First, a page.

The Pentagon is rethinking what naval presence in the Middle East will look like after the U.S. withdrawal from Afghanistan later this year – in particular, carrier strike groups, Chief of Naval Operations Adm. Mike Gilday said on Thursday.
Navy carrier strike group surge deployments to support the ground wars in Iraq and Afghanistan over the last two decades have been a major driver toward the service’s current carrier readiness problems.
“We need to be present. The question is, what should that posture look like for the United States Navy in that [area of responsibility] on a day-to-day basis? My take is that we continue these negotiations with Iran on a [new nuclear deal], that hopefully Iran begins to behave in an acceptable way, and that would lead to a reduced requirement for… a carrier strike group presence,” he said while speaking at the United States Navy Memorial in Washington, D.C.
“I do think we need to maintain a presence in that AOR, and the Global Posture Review will help inform the secretary of defense on what that posture ought to be.”
Carrier airpower was key not only in the air wars over Iraq and Afghanistan but also as a hedge against Iran in the region. The constant deployments have been key contributors to the decline in carrier availability, USNI News reported last year.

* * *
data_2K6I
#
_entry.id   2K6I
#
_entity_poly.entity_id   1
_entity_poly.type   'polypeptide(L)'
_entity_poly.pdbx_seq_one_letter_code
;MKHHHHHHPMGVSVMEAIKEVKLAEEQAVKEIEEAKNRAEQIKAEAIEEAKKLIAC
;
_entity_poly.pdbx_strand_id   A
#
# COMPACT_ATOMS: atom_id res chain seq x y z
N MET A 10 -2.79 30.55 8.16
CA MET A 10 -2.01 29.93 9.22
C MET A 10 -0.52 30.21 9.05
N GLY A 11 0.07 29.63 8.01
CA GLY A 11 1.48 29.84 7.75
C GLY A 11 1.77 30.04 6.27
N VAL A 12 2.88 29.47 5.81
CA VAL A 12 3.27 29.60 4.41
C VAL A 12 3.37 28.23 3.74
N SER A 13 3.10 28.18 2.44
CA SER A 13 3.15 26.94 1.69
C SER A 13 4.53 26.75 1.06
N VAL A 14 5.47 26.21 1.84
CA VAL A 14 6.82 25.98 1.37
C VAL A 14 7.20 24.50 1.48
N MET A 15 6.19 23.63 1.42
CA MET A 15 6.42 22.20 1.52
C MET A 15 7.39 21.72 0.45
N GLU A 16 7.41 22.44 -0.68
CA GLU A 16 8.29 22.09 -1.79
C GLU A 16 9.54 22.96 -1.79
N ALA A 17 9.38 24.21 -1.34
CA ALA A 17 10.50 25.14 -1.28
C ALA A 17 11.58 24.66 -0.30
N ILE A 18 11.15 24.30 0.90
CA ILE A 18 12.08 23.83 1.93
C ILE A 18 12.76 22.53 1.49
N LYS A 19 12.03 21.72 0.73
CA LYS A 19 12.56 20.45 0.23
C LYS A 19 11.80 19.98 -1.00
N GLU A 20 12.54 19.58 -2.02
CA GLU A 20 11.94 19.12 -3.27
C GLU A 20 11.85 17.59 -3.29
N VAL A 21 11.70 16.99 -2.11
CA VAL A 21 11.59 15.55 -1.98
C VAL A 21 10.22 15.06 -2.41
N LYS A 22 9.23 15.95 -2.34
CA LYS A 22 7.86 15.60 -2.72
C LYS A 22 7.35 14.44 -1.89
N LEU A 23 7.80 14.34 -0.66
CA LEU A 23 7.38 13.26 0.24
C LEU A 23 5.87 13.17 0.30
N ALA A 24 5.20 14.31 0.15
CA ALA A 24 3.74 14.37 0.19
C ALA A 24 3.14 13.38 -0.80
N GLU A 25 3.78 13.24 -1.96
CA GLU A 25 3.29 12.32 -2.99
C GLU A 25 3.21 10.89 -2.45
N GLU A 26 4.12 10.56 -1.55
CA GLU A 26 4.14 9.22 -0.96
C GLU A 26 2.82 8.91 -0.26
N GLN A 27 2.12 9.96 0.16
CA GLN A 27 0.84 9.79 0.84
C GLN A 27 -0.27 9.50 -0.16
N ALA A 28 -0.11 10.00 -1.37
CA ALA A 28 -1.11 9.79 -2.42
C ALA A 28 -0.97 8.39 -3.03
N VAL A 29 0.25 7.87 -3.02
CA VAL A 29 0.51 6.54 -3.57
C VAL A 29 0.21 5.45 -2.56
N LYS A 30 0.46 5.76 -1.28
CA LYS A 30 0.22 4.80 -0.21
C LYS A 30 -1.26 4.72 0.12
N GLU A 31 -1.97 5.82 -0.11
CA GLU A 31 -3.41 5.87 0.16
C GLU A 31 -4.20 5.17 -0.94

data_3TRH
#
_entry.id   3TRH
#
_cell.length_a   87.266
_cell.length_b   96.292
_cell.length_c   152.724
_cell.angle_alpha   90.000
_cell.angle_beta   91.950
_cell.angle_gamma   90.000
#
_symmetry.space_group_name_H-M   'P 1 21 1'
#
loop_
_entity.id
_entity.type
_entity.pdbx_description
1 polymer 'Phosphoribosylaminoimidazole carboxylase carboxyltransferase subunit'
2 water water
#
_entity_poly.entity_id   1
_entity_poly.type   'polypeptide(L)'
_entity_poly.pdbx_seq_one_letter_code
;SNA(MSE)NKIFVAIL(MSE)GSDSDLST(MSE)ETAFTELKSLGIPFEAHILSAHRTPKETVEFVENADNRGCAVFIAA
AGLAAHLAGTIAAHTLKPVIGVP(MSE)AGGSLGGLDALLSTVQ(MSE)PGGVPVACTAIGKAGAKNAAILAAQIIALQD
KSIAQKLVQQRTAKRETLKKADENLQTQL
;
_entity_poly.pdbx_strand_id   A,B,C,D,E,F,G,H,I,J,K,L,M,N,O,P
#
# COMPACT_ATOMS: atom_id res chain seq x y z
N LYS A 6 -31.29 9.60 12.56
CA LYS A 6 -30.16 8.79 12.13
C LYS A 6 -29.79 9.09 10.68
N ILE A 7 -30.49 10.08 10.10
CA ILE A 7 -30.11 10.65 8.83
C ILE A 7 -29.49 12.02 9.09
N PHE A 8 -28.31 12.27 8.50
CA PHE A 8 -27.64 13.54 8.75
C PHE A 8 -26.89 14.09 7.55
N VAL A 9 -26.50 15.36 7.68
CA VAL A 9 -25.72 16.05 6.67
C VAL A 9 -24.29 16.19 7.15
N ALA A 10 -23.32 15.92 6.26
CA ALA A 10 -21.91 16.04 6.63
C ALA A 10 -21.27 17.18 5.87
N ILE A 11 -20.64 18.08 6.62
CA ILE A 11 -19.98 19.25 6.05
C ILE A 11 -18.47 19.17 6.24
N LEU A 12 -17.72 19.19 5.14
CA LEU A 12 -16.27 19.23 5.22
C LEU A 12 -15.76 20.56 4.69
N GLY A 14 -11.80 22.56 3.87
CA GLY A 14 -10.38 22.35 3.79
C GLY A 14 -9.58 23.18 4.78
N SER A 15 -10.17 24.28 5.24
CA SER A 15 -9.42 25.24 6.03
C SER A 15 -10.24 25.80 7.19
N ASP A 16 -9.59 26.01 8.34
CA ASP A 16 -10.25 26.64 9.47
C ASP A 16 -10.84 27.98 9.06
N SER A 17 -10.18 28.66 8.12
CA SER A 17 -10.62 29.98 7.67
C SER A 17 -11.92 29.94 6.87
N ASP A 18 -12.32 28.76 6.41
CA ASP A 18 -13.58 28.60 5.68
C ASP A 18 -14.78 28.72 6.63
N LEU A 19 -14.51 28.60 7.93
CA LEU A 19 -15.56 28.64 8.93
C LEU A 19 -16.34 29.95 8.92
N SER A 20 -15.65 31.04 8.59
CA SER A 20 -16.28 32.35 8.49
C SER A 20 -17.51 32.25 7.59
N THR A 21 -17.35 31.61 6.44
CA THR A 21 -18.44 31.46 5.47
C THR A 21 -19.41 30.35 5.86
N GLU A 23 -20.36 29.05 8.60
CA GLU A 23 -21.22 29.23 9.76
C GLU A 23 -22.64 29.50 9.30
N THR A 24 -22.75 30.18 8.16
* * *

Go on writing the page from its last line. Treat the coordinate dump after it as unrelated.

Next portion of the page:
At the height of the U.S. war in Afghanistan, 20 percent of air missions over the landlocked country came from the deck of an aircraft carrier. While former Defense Secretary Jim Mattis led U.S. Central Command, a second carrier was in theater to handle other contingencies.
After a brief reduction in presence in 2018, the U.S. has maintained a carrier strike group in the Middle East as a hedge against Iran since May of 2019. At the time, the Abraham Lincoln Carrier Strike Group was rushed to CENTCOM at the request of then-National Security Advisor John Bolton and CENTCOM Commander Gen. Kenneth McKenzie in response to threats from Tehran. The commitment to the Middle East in part pushed USS Abraham Lincoln (CVN-72) into the longest U.S. carrier deployment since the Vietnam War. Keeping a carrier constantly in the Middle East was partially responsible for the ongoing back-to-back deployments of USS Theodore Roosevelt (CVN-71) and USS Dwight D. Eisenhower (CVN-69).
Last month, Eisenhower and its carrier strike group were tasked with covering the withdrawal of troops from Afghanistan and will likely remain in the Middle East until the end of its deployment, defense officials have told USNI News.
Gilday said that, once the withdrawal from Afghanistan is complete, the Navy’s main interest in the region will be maritime features.
“First and foremost, the CENTCOM AOR is a maritime AOR. We have three major chokepoints: the Suez, the Bab el-Mandeb and the Strait of Hormuz. … Oil, for example, is a global commodity. And though the U.S. is much less dependent upon foreign oil than we were years ago, if there’s any perturbation in the Strait of Hormuz or in the Bab el-Mandeb or in the Suez, we’re going to feel that ripple effect back here at gas stations,” Gilday said.
“This Chinese are operating in that AOR, the Russians are operating in that AOR. We have a responsibility there to compete there in the level below armed competition and be able to assure our allies and partners that we’re there for the right reasons: to help them to maintain healthy global economic posture.”